Monday, June 01, 2015
Obscurity of the Day: The Brownies Abroad
The Chicago Inter Ocean ushered in the age of multi-color newspaper printing in 1892, well before those Johnny-come-latelys in New York City, but they fell on hard times color-wise after the Columbian Exposition of 1893. Halfway through 1894 the color section of the paper was dropped, and that was the end of quite an important run. Not only did the Inter Ocean print the first color drawings and photos,but they also printed the first color newspaper comic strip, the first comic character series and quite probably other firsts that don't come to my mind at the moment.*
One of their less glorious firsts was that they were also the first to misappropriate a comic character. In early 1894 cartoonist/technician Charles Saalburg began a series in the color section featuring the Brownies, those stupendously popular characters of the late 1800s created by Palmer Cox. Apparently Mr. Cox was not consulted about this endeavor, because it wasn't long before the Brownie characters vanished and were replaced by a similar but not too similar group of impish characters, the Ting-Lings. Although I have no proof that the Brownies characters were used without permission, the fact that Cox received no credit, the drawings were done in-house, and the quick disappearance leave that as the obvious conclusion.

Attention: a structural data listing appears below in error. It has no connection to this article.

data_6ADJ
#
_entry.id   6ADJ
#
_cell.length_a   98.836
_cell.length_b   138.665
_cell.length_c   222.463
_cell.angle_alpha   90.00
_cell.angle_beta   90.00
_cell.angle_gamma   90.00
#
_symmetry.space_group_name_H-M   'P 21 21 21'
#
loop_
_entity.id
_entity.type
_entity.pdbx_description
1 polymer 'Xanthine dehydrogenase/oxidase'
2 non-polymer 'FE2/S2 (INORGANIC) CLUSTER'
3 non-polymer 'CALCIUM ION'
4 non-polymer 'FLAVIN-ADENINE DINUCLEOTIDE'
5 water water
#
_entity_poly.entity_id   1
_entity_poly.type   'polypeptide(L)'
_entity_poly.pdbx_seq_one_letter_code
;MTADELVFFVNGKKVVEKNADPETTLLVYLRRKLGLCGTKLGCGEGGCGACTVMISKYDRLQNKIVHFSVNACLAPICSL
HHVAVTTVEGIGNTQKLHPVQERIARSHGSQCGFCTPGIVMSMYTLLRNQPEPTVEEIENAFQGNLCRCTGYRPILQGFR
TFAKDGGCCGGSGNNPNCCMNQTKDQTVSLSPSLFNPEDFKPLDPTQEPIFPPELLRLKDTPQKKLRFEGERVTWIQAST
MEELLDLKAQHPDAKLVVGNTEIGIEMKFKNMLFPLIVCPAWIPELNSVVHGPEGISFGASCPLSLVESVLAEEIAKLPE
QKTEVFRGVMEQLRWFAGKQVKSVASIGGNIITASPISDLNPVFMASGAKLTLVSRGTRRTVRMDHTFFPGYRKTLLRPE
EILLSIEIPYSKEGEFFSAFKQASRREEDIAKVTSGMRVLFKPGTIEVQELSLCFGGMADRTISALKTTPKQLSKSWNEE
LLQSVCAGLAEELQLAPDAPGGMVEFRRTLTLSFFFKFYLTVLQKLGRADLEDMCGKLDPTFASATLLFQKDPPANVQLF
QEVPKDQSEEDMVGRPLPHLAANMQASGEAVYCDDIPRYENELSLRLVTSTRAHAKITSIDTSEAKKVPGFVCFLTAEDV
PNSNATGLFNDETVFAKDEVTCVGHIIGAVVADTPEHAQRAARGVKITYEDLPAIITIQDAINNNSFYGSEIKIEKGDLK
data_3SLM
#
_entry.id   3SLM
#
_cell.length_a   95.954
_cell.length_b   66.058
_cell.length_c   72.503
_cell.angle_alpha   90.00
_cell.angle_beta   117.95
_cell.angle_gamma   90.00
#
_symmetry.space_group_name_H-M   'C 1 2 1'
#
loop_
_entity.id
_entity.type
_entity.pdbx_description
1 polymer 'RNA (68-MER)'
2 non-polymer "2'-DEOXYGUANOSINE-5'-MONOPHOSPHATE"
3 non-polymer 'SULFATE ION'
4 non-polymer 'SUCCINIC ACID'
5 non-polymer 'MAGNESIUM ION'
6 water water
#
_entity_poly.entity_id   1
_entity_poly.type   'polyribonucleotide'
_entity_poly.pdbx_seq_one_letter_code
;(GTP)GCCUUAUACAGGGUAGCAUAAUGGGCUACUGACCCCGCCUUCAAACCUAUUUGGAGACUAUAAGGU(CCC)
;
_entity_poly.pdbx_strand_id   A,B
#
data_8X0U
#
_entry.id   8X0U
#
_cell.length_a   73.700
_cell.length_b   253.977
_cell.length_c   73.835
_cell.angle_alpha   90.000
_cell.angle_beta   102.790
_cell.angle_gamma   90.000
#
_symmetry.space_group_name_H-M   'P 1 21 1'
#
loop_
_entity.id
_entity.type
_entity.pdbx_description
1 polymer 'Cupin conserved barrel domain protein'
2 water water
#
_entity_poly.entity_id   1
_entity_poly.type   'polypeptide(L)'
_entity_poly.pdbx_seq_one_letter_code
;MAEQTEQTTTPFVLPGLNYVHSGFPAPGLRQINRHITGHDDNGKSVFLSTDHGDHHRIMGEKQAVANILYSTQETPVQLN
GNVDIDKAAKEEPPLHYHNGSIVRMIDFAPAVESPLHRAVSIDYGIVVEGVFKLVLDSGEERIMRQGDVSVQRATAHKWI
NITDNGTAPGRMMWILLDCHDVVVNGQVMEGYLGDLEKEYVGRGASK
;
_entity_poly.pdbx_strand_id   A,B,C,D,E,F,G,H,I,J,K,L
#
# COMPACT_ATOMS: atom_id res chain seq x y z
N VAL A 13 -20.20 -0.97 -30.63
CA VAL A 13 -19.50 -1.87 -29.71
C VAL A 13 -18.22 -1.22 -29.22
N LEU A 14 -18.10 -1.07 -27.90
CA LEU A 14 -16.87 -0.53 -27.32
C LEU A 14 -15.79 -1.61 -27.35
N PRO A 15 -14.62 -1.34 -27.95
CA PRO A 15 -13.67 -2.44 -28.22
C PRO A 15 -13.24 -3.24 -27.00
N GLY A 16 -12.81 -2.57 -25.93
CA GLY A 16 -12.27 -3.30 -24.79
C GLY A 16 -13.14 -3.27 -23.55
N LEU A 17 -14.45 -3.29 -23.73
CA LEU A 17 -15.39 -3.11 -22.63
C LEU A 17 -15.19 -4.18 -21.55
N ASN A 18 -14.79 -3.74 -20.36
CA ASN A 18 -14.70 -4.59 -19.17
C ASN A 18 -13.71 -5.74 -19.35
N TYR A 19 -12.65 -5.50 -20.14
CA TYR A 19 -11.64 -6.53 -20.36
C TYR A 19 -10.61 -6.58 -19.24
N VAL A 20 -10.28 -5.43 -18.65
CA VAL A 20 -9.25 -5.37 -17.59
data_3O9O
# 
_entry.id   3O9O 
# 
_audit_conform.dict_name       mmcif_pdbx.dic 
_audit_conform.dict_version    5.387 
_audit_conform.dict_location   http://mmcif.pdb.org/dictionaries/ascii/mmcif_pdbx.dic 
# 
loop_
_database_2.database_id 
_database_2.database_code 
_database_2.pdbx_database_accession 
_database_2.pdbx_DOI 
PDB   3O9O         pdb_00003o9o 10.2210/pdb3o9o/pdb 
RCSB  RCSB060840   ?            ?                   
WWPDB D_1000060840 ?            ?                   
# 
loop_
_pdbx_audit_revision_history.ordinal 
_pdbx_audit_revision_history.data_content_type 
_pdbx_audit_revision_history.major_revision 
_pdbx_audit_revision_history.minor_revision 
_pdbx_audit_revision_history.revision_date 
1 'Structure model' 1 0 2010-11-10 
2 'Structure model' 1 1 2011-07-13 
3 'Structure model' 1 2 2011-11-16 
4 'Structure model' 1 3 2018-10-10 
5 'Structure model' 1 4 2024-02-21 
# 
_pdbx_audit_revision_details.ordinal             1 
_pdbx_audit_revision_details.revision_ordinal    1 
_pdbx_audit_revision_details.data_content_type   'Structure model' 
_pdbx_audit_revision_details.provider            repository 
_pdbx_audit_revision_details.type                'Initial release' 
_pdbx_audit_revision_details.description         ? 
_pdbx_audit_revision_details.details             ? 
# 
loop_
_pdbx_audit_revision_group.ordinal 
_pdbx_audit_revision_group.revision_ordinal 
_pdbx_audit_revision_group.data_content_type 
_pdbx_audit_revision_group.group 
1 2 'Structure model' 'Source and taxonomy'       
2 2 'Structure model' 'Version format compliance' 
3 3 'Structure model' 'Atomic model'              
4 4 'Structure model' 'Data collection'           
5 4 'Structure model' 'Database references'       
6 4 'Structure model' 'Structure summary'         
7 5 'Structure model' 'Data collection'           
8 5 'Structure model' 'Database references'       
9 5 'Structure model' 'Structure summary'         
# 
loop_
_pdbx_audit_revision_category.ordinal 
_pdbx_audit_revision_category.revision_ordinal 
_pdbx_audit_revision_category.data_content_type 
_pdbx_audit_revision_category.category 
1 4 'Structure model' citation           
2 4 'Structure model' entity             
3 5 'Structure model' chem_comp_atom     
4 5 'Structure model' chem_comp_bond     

All that is preamble for the series we're actually discussing today, The Brownies Abroad. In 1898, just four years after the copyright infringement debacle, the Chicago Inter Ocean became one of the few newspapers to print this Palmer Cox series, which was offered in a run of twenty weekly installments.
The Brownies Abroad was soon after published in book form by The Century Company, but if you were an Inter Ocean reader, you got the whole book's worth free with your Sunday papers from September 11 1898 through January 11 1899.
For the record, though this series is awfully text-heavy to be considered a comic strip, I'm giving it a pass for its historical interest.
* These firsts are of course for color printing that was produced on the high-speed newspaper presses. Newspapers occasionally offered color items before this, but they were produced weeks or months ahead on low-speed color presses and later added into the newspaper as inserts.